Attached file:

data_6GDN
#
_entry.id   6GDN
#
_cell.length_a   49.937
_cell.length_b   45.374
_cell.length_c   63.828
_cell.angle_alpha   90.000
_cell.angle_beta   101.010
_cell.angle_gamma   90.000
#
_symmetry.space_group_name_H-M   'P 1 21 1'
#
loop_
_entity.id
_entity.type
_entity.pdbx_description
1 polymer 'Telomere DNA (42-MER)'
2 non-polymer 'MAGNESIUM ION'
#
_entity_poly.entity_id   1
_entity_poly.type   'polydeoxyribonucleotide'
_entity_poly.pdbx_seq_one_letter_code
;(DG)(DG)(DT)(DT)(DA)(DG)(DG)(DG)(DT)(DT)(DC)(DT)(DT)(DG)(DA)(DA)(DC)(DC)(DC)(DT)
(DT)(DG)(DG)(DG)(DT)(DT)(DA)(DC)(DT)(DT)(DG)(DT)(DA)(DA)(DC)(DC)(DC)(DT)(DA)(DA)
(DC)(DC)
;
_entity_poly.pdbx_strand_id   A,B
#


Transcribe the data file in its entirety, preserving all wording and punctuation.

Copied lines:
data_6GDN
#
_entry.id   6GDN
#
_cell.length_a   49.937
_cell.length_b   45.374
_cell.length_c   63.828
_cell.angle_alpha   90.000
_cell.angle_beta   101.010
_cell.angle_gamma   90.000
#
_symmetry.space_group_name_H-M   'P 1 21 1'
#
loop_
_entity.id
_entity.type
_entity.pdbx_description
1 polymer 'Telomere DNA (42-MER)'
2 non-polymer 'MAGNESIUM ION'
#
_entity_poly.entity_id   1
_entity_poly.type   'polydeoxyribonucleotide'
_entity_poly.pdbx_seq_one_letter_code
;(DG)(DG)(DT)(DT)(DA)(DG)(DG)(DG)(DT)(DT)(DC)(DT)(DT)(DG)(DA)(DA)(DC)(DC)(DC)(DT)
(DT)(DG)(DG)(DG)(DT)(DT)(DA)(DC)(DT)(DT)(DG)(DT)(DA)(DA)(DC)(DC)(DC)(DT)(DA)(DA)
(DC)(DC)
;
_entity_poly.pdbx_strand_id   A,B
#